Touches were added like a mahogany mantle on the fireplace. A leather sofa and matching loveseat bring a club-room feel to the space. A half wall that created a balcony on the second floor overlooking the family room was replaced with a decorative wrought-iron railing.

A mahogany paneled wall with double doors lead to the dining room (top). The deep red on the walls was inspired by a color found in a painting the couple bought in Paris. “Most of our artwork we picked up over the years in our travels,” says the owner.

The red is accented with white crown molding and trim, while beautiful rift-sawn, white oak parquet floors bordered with Brazilian rosewood complement the sophisticated space. Furnishings include an Art Deco dining table with sea blue upholstered chairs and a buffet with smoked mirror above it. The room’s formality is emphasized with a beautiful crystal chandelier.

The renovations weren’t limited to the first floor. When Ledger toured the house, she couldn’t understand why a back stairway led directly into the master bedroom. “I asked the couple if it bothered them that their children had to walk through the master bedroom to get to their rooms if they used this stairway,” says Ledger.

Getting the answer she expected, Ledger recommended moving the stairs to the front of the house for direct access to the hallway, bypassing the master bedroom. The master suite consisted of an oversized bedroom area and an enormous bathroom. “It was a dysfunctional space,” says Ledger. “You had to walk through the bathroom to get to the closet.”

The suite was divided into sections—a room for the bed, with a vaulted, coffered ceiling and wall-mounted plasma television; a quiet area with a cream-colored suede lounging couch; and a master bathroom reduced to half its original size to accommodate a his-and-her closet.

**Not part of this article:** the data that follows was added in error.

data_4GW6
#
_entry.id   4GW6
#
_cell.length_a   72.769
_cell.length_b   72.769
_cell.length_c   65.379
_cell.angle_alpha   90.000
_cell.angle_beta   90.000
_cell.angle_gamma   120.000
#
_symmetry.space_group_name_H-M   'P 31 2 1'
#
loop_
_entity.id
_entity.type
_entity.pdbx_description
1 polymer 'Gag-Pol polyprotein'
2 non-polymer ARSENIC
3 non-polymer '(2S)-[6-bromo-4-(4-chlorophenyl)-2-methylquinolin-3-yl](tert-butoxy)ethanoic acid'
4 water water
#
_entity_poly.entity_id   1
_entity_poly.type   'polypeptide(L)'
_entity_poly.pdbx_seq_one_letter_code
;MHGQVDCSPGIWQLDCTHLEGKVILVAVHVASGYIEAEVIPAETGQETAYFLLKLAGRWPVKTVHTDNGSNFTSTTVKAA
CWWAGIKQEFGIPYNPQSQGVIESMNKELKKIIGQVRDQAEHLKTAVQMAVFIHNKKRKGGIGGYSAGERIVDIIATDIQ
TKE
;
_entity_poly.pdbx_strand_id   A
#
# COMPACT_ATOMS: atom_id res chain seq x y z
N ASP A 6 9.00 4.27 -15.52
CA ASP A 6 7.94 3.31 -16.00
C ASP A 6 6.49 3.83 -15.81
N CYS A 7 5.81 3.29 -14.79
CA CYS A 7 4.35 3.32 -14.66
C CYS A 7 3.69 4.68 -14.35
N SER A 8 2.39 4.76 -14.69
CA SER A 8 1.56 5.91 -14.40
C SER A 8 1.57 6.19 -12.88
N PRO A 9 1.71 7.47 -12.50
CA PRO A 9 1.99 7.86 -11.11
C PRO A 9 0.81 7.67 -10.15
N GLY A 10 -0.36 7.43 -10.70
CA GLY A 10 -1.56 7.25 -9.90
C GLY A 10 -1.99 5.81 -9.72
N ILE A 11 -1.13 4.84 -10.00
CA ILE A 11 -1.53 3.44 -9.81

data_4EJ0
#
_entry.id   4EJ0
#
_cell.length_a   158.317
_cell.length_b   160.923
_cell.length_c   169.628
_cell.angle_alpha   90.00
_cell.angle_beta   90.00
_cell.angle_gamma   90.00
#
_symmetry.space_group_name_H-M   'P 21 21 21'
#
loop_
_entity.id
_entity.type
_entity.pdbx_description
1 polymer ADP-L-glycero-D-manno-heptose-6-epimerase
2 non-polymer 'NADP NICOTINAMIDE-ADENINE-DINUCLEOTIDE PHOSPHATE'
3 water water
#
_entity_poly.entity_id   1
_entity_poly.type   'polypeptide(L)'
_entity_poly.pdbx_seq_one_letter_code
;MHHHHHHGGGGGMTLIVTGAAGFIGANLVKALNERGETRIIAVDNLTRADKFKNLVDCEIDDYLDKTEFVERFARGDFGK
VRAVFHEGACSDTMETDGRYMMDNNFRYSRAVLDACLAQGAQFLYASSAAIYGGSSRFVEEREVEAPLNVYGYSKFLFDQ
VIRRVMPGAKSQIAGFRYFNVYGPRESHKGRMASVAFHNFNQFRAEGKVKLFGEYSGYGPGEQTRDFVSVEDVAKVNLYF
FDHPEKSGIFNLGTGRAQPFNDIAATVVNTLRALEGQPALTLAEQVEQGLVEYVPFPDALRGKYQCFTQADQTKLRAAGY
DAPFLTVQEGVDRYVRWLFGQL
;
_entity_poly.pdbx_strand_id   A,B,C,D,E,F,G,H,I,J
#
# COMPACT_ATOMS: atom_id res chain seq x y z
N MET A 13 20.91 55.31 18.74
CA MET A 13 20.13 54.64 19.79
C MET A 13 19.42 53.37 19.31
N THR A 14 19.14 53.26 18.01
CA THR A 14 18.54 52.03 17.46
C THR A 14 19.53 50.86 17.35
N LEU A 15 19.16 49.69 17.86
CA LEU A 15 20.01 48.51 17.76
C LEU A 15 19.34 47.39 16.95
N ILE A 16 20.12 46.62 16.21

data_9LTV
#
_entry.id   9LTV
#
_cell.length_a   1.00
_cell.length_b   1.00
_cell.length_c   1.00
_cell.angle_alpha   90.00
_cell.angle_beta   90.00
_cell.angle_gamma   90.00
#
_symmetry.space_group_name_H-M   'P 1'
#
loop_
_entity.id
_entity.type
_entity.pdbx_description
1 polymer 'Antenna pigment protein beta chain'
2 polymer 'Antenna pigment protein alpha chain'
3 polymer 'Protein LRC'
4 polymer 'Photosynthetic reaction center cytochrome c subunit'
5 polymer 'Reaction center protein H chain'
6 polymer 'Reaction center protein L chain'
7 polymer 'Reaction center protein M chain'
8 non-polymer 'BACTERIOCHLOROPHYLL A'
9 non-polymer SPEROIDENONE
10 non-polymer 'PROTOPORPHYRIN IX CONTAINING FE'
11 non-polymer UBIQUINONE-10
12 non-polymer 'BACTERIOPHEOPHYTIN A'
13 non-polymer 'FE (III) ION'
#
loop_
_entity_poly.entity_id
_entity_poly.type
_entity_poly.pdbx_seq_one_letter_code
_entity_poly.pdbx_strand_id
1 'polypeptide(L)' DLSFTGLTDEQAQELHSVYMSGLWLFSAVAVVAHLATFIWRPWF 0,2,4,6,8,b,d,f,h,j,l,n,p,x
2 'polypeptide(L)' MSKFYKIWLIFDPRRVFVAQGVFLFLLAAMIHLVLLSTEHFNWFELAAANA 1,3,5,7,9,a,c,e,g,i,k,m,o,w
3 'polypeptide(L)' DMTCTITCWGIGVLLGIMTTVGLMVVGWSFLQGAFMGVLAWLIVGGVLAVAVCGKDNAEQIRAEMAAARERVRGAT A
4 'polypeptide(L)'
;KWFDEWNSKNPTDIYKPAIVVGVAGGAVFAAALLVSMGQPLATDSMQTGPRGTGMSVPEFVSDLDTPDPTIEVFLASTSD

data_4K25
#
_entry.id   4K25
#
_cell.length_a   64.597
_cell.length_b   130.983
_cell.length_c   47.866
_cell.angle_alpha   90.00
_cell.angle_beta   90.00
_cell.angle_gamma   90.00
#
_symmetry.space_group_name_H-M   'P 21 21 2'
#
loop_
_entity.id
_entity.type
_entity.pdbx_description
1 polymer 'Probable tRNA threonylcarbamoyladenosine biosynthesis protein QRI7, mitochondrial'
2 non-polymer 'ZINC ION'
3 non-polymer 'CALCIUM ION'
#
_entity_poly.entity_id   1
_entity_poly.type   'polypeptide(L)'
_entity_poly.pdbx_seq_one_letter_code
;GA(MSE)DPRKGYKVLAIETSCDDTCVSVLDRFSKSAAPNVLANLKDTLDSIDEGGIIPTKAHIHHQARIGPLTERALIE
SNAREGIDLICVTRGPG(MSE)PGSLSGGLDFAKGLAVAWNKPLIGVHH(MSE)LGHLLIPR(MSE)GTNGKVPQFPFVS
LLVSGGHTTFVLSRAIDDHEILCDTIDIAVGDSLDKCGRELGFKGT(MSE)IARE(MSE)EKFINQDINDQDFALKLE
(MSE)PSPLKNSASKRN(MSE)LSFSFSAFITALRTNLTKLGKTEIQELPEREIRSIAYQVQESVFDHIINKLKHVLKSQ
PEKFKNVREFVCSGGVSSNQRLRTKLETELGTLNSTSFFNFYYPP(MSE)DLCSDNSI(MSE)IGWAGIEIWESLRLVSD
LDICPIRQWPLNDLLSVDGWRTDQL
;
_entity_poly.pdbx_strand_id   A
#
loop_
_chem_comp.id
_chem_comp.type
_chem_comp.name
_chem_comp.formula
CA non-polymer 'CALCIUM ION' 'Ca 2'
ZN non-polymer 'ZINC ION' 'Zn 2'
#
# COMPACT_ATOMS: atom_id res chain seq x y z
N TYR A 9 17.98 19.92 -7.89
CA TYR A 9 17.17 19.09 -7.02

The inspiration for the master bath’s renovation came from a bathroom the owners saw at the Ocean Club in the Bahamas. On either side of the white claw-foot bathtub, freestanding curved walls are covered with glass mosaic tiles that fall just short of reaching the soaring ceiling. One wall shields the toilet while the other acts as a shower wall. Acid-etched frame-less shower doors lead into both areas.

“Because the walls were freestanding, it presented a challenge to hold them in place, as well as attach plumbing and shower doors to them,” says McCorkle.

Visually, it was well worth the effort.

The home’s exterior also underwent changes to make it more family friendly. First on the wish list was a three-car garage connected to the house via a breezeway. A circular driveway also was added in front of the house, and the stone pillars at its entrance were constructed of Wissahickon stone quarried to match the existing outbuildings. A sitting wall bordering the house also makes use of the natural material.

Behind the house, a wood deck was replaced with an 800-square-foot flagstone patio the family uses for outdoor entertaining? A large portion of the grounds is dedicated to an in-ground pool just short of Olympic size, which was inherited from the previous owners. The stone guesthouse and cabana next to the pool also are original to the property.

All said and done, more than 1,000 square feet were added to a house in desperate need of a makeover. The family has been living with and savoring the changes for about a year now—long enough to come to the conclusion that it was all worth waiting for.

“The renovations have changed the way we live,” says the owner. “Definitely for the better.”


Architect: Ann Ledger, 503 W. Lancaster Ave., Wayne, (610) 687-3094.
Builder: Mike McCorkle, Micon Construction, Inc., West Chester, (610) 344-0293, miconconstructioninc.com.
Kitchen: Jan Petersen, Petersen Kitchens, Inc., 592 Lancaster Ave., Bryn Mawr, (610) 526-0645, petersenkitchens.com.